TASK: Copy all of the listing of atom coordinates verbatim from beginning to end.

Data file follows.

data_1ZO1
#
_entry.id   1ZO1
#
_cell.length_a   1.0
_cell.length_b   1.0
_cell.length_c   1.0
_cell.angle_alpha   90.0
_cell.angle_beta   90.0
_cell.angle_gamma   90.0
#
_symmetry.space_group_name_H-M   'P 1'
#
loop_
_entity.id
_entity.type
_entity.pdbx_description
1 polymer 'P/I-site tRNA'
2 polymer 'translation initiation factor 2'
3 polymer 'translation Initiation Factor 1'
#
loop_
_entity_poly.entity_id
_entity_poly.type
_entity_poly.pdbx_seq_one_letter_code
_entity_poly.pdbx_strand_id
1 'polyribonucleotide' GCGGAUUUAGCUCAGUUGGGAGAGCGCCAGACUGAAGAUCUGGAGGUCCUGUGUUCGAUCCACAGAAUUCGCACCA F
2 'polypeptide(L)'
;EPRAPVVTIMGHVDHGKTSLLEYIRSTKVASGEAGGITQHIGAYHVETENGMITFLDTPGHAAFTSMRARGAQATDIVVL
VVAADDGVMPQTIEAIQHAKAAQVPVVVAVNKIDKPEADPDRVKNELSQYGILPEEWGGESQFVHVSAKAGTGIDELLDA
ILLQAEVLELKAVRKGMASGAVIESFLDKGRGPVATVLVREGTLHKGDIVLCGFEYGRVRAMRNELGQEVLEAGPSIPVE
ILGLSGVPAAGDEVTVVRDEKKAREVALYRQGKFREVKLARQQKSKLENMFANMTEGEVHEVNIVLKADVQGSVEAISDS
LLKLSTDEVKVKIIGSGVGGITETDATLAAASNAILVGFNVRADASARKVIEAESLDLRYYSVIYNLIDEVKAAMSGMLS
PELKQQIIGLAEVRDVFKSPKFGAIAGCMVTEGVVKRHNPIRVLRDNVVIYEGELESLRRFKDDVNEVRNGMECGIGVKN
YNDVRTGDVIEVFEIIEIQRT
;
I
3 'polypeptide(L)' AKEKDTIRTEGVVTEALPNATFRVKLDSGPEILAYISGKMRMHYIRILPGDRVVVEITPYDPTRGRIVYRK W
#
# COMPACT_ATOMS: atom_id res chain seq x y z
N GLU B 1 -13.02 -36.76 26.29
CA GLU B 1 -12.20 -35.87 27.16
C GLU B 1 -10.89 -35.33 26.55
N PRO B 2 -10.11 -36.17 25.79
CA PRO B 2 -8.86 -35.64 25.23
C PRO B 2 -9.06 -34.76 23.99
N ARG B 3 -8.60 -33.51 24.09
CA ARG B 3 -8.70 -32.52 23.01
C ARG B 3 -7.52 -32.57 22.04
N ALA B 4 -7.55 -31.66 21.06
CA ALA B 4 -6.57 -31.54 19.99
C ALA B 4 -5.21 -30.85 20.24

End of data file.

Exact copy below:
data_1ZO1
#
_entry.id   1ZO1
#
_cell.length_a   1.0
_cell.length_b   1.0
_cell.length_c   1.0
_cell.angle_alpha   90.0
_cell.angle_beta   90.0
_cell.angle_gamma   90.0
#
_symmetry.space_group_name_H-M   'P 1'
#
loop_
_entity.id
_entity.type
_entity.pdbx_description
1 polymer 'P/I-site tRNA'
2 polymer 'translation initiation factor 2'
3 polymer 'translation Initiation Factor 1'
#
loop_
_entity_poly.entity_id
_entity_poly.type
_entity_poly.pdbx_seq_one_letter_code
_entity_poly.pdbx_strand_id
1 'polyribonucleotide' GCGGAUUUAGCUCAGUUGGGAGAGCGCCAGACUGAAGAUCUGGAGGUCCUGUGUUCGAUCCACAGAAUUCGCACCA F
2 'polypeptide(L)'
;EPRAPVVTIMGHVDHGKTSLLEYIRSTKVASGEAGGITQHIGAYHVETENGMITFLDTPGHAAFTSMRARGAQATDIVVL
VVAADDGVMPQTIEAIQHAKAAQVPVVVAVNKIDKPEADPDRVKNELSQYGILPEEWGGESQFVHVSAKAGTGIDELLDA
ILLQAEVLELKAVRKGMASGAVIESFLDKGRGPVATVLVREGTLHKGDIVLCGFEYGRVRAMRNELGQEVLEAGPSIPVE
ILGLSGVPAAGDEVTVVRDEKKAREVALYRQGKFREVKLARQQKSKLENMFANMTEGEVHEVNIVLKADVQGSVEAISDS
LLKLSTDEVKVKIIGSGVGGITETDATLAAASNAILVGFNVRADASARKVIEAESLDLRYYSVIYNLIDEVKAAMSGMLS
PELKQQIIGLAEVRDVFKSPKFGAIAGCMVTEGVVKRHNPIRVLRDNVVIYEGELESLRRFKDDVNEVRNGMECGIGVKN
YNDVRTGDVIEVFEIIEIQRT
;
I
3 'polypeptide(L)' AKEKDTIRTEGVVTEALPNATFRVKLDSGPEILAYISGKMRMHYIRILPGDRVVVEITPYDPTRGRIVYRK W
#
# COMPACT_ATOMS: atom_id res chain seq x y z
N GLU B 1 -13.02 -36.76 26.29
CA GLU B 1 -12.20 -35.87 27.16
C GLU B 1 -10.89 -35.33 26.55
N PRO B 2 -10.11 -36.17 25.79
CA PRO B 2 -8.86 -35.64 25.23
C PRO B 2 -9.06 -34.76 23.99
N ARG B 3 -8.60 -33.51 24.09
CA ARG B 3 -8.70 -32.52 23.01
C ARG B 3 -7.52 -32.57 22.04
N ALA B 4 -7.55 -31.66 21.06
CA ALA B 4 -6.57 -31.54 19.99
C ALA B 4 -5.21 -30.85 20.24